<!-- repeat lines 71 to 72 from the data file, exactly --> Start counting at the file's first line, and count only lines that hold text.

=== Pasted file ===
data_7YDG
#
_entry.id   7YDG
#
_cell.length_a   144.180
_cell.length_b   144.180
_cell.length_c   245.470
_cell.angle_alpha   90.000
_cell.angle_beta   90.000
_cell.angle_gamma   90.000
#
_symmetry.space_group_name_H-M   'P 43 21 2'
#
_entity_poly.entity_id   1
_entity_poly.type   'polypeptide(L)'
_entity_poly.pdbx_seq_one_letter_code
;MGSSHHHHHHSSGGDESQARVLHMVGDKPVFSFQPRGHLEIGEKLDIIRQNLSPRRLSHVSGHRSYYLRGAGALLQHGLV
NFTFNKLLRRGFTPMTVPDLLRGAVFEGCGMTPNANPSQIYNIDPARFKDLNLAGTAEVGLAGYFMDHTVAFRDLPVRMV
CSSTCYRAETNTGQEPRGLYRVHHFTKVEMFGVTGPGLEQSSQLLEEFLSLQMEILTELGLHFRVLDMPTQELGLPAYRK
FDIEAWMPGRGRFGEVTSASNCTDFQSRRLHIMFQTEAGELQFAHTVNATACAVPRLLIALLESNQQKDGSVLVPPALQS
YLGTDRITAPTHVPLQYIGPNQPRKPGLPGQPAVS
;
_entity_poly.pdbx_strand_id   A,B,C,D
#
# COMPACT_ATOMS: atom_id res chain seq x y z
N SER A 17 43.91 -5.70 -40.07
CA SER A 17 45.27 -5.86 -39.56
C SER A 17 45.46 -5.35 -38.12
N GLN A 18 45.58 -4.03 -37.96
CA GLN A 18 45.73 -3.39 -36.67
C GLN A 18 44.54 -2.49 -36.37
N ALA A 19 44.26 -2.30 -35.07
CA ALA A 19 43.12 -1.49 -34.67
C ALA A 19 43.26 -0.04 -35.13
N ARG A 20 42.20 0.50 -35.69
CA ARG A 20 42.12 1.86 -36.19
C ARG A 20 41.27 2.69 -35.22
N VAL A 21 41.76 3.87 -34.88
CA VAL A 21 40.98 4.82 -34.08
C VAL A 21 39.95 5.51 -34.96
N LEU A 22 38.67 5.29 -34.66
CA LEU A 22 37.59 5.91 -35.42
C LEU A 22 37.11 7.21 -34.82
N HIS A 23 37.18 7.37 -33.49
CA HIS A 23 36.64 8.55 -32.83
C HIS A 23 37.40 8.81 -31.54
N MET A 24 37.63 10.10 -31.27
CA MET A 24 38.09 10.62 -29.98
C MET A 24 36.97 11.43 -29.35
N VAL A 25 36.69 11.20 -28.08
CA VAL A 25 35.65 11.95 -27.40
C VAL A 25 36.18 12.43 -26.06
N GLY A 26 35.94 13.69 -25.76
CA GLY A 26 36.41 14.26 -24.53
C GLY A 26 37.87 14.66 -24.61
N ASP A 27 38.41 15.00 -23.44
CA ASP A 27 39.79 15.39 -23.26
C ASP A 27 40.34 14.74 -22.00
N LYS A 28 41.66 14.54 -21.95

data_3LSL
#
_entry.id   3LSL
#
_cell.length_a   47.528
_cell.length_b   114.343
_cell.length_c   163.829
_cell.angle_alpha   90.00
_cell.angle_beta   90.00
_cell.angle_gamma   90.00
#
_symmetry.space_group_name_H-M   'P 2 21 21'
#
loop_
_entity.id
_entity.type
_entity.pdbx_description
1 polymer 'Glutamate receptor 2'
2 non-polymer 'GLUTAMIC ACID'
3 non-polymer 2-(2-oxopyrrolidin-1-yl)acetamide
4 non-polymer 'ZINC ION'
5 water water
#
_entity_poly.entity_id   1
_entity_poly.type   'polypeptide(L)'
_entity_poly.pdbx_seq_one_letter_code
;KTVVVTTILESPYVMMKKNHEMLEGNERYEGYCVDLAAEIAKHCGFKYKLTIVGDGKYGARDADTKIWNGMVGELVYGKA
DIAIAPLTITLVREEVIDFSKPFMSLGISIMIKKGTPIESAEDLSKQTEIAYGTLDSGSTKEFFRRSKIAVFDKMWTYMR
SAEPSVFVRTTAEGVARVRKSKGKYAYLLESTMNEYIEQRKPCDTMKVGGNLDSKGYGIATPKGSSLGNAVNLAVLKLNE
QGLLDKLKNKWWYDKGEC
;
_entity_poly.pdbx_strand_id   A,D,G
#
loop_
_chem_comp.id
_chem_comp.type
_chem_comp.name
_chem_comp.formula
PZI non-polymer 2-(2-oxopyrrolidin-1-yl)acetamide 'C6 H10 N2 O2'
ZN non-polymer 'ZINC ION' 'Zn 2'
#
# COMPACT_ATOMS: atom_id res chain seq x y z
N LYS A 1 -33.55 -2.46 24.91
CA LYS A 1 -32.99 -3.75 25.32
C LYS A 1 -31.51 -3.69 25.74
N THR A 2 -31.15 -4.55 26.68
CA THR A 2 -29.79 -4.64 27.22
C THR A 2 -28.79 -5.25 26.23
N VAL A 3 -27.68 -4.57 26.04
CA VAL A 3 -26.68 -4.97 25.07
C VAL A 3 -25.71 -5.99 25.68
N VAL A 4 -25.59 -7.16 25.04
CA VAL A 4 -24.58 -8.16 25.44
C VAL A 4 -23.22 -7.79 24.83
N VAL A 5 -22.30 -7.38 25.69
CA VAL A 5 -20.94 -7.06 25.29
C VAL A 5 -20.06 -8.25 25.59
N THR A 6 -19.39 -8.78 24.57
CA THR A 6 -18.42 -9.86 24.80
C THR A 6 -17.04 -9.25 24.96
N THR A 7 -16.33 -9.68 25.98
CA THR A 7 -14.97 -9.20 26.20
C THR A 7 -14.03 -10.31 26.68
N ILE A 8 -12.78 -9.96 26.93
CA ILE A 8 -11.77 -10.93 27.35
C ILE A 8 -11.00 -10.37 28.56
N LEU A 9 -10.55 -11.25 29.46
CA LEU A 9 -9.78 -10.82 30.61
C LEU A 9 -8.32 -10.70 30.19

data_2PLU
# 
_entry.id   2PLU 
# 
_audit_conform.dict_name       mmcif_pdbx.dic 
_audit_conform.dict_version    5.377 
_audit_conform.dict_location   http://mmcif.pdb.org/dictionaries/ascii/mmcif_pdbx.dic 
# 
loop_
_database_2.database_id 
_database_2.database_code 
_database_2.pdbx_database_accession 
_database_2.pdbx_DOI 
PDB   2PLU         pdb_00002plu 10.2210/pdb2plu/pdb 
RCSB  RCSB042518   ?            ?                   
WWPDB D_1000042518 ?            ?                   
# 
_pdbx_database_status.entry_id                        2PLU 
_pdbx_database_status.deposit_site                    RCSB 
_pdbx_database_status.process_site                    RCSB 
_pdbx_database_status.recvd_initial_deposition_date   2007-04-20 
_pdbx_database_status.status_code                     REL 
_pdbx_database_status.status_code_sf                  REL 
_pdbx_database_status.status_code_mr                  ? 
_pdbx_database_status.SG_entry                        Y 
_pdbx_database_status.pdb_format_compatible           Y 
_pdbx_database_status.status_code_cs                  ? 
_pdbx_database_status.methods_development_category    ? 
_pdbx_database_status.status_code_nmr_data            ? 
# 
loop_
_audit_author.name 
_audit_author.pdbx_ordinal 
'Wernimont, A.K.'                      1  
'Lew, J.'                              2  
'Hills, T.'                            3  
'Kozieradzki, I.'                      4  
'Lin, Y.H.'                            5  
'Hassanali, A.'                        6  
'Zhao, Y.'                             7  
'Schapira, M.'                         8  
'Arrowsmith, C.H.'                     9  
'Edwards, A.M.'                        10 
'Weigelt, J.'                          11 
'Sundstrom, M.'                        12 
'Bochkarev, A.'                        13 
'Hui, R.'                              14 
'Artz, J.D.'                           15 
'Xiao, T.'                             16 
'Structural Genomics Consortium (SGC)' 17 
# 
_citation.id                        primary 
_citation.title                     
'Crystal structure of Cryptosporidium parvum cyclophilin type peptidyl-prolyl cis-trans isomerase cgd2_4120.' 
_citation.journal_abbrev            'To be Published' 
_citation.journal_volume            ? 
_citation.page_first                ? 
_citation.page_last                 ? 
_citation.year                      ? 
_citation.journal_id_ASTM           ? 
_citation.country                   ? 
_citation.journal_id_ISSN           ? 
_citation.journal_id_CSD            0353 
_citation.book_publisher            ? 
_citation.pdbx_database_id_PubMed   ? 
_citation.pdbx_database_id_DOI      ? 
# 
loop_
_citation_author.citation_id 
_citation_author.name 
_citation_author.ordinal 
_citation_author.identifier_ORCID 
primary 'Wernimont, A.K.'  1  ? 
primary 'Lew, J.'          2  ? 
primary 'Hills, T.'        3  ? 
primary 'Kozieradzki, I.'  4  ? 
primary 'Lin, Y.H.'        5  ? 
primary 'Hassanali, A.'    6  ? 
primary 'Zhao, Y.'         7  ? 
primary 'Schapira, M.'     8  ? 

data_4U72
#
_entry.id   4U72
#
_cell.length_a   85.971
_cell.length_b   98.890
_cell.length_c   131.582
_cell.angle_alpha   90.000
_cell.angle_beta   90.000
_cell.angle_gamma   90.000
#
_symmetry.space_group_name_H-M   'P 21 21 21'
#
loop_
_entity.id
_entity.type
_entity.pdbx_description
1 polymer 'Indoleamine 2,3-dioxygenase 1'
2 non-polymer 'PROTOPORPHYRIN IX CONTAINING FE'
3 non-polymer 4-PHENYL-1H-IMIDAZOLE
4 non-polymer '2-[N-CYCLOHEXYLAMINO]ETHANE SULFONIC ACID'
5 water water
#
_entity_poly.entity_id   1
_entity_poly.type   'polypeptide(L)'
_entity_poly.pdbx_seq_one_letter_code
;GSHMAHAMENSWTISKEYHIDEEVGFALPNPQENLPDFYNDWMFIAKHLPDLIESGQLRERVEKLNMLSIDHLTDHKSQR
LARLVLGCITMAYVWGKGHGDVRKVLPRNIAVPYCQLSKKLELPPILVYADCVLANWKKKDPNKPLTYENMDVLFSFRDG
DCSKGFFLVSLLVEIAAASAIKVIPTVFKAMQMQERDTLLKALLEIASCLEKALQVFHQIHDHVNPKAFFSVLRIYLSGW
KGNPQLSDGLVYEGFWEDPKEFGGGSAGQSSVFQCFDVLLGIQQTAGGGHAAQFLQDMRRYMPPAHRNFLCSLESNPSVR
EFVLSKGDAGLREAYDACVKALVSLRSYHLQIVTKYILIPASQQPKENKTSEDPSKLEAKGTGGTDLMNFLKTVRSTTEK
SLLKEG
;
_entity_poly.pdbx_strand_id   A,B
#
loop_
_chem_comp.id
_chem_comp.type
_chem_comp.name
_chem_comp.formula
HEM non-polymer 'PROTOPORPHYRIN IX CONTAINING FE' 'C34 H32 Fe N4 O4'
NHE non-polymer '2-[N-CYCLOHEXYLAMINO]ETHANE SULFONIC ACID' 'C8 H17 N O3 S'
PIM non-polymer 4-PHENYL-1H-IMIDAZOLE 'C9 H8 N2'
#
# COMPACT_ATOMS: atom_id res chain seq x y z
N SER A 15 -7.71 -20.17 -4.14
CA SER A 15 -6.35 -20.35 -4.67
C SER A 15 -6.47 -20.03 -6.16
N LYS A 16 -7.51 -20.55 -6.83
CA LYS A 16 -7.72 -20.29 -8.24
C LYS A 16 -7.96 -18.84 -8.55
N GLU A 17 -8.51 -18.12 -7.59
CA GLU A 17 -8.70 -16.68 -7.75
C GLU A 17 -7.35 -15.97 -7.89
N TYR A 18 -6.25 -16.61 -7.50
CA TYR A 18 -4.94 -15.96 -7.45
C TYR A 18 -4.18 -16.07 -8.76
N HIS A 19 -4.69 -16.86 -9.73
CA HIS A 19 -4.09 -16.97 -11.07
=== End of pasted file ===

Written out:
_symmetry.space_group_name_H-M   'P 2 21 21'
#